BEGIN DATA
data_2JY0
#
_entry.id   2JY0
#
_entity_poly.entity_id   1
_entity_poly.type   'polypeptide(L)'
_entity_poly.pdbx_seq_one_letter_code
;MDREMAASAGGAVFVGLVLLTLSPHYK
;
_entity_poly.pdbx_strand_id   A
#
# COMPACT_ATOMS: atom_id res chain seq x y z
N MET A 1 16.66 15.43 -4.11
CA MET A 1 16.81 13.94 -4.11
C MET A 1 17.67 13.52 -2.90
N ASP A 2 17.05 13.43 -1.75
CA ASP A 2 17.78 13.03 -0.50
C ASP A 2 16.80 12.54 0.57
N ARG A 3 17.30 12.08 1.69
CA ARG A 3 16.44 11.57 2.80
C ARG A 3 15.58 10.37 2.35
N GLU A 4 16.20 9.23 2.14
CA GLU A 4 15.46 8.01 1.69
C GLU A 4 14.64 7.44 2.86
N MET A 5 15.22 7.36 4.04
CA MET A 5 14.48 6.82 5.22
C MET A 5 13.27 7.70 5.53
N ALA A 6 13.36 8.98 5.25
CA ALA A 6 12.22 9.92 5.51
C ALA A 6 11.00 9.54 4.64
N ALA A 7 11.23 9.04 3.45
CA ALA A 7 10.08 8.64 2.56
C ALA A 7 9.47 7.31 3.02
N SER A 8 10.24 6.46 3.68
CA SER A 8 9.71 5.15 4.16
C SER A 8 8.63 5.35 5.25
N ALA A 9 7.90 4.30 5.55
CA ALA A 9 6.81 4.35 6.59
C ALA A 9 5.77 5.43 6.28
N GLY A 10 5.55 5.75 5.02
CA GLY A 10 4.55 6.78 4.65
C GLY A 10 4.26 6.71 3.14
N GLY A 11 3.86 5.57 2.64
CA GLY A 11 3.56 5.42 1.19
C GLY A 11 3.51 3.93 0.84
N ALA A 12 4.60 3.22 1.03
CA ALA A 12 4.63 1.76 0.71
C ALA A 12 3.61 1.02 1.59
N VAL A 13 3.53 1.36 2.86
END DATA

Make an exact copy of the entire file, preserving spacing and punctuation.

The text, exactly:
data_2JY0
#
_entry.id   2JY0
#
_entity_poly.entity_id   1
_entity_poly.type   'polypeptide(L)'
_entity_poly.pdbx_seq_one_letter_code
;MDREMAASAGGAVFVGLVLLTLSPHYK
;
_entity_poly.pdbx_strand_id   A
#
# COMPACT_ATOMS: atom_id res chain seq x y z
N MET A 1 16.66 15.43 -4.11
CA MET A 1 16.81 13.94 -4.11
C MET A 1 17.67 13.52 -2.90
N ASP A 2 17.05 13.43 -1.75
CA ASP A 2 17.78 13.03 -0.50
C ASP A 2 16.80 12.54 0.57
N ARG A 3 17.30 12.08 1.69
CA ARG A 3 16.44 11.57 2.80
C ARG A 3 15.58 10.37 2.35
N GLU A 4 16.20 9.23 2.14
CA GLU A 4 15.46 8.01 1.69
C GLU A 4 14.64 7.44 2.86
N MET A 5 15.22 7.36 4.04
CA MET A 5 14.48 6.82 5.22
C MET A 5 13.27 7.70 5.53
N ALA A 6 13.36 8.98 5.25
CA ALA A 6 12.22 9.92 5.51
C ALA A 6 11.00 9.54 4.64
N ALA A 7 11.23 9.04 3.45
CA ALA A 7 10.08 8.64 2.56
C ALA A 7 9.47 7.31 3.02
N SER A 8 10.24 6.46 3.68
CA SER A 8 9.71 5.15 4.16
C SER A 8 8.63 5.35 5.25
N ALA A 9 7.90 4.30 5.55
CA ALA A 9 6.81 4.35 6.59
C ALA A 9 5.77 5.43 6.28
N GLY A 10 5.55 5.75 5.02
CA GLY A 10 4.55 6.78 4.65
C GLY A 10 4.26 6.71 3.14
N GLY A 11 3.86 5.57 2.64
CA GLY A 11 3.56 5.42 1.19
C GLY A 11 3.51 3.93 0.84
N ALA A 12 4.60 3.22 1.03
CA ALA A 12 4.63 1.76 0.71
C ALA A 12 3.61 1.02 1.59
N VAL A 13 3.53 1.36 2.86